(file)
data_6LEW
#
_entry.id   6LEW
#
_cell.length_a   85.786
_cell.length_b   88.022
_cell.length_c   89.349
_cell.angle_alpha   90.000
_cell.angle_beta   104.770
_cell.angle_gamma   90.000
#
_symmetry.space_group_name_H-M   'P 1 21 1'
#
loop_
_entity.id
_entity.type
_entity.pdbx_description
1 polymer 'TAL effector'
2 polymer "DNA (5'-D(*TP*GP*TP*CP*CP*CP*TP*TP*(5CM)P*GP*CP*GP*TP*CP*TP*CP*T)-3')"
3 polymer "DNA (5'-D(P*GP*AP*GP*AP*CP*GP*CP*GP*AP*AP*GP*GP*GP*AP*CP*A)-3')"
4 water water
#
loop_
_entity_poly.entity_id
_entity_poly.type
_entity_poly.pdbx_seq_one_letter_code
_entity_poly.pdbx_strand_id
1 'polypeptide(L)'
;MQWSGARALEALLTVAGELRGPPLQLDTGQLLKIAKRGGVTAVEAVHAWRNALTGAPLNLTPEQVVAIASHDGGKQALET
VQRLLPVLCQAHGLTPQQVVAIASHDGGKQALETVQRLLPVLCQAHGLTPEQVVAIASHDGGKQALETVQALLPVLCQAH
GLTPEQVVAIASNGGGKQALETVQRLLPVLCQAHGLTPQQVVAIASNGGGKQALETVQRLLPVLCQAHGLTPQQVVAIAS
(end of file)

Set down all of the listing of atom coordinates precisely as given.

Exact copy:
data_6LEW
#
_entry.id   6LEW
#
_cell.length_a   85.786
_cell.length_b   88.022
_cell.length_c   89.349
_cell.angle_alpha   90.000
_cell.angle_beta   104.770
_cell.angle_gamma   90.000
#
_symmetry.space_group_name_H-M   'P 1 21 1'
#
loop_
_entity.id
_entity.type
_entity.pdbx_description
1 polymer 'TAL effector'
2 polymer "DNA (5'-D(*TP*GP*TP*CP*CP*CP*TP*TP*(5CM)P*GP*CP*GP*TP*CP*TP*CP*T)-3')"
3 polymer "DNA (5'-D(P*GP*AP*GP*AP*CP*GP*CP*GP*AP*AP*GP*GP*GP*AP*CP*A)-3')"
4 water water
#
loop_
_entity_poly.entity_id
_entity_poly.type
_entity_poly.pdbx_seq_one_letter_code
_entity_poly.pdbx_strand_id
1 'polypeptide(L)'
;MQWSGARALEALLTVAGELRGPPLQLDTGQLLKIAKRGGVTAVEAVHAWRNALTGAPLNLTPEQVVAIASHDGGKQALET
VQRLLPVLCQAHGLTPQQVVAIASHDGGKQALETVQRLLPVLCQAHGLTPEQVVAIASHDGGKQALETVQALLPVLCQAH
GLTPEQVVAIASNGGGKQALETVQRLLPVLCQAHGLTPQQVVAIASNGGGKQALETVQRLLPVLCQAHGLTPQQVVAIAS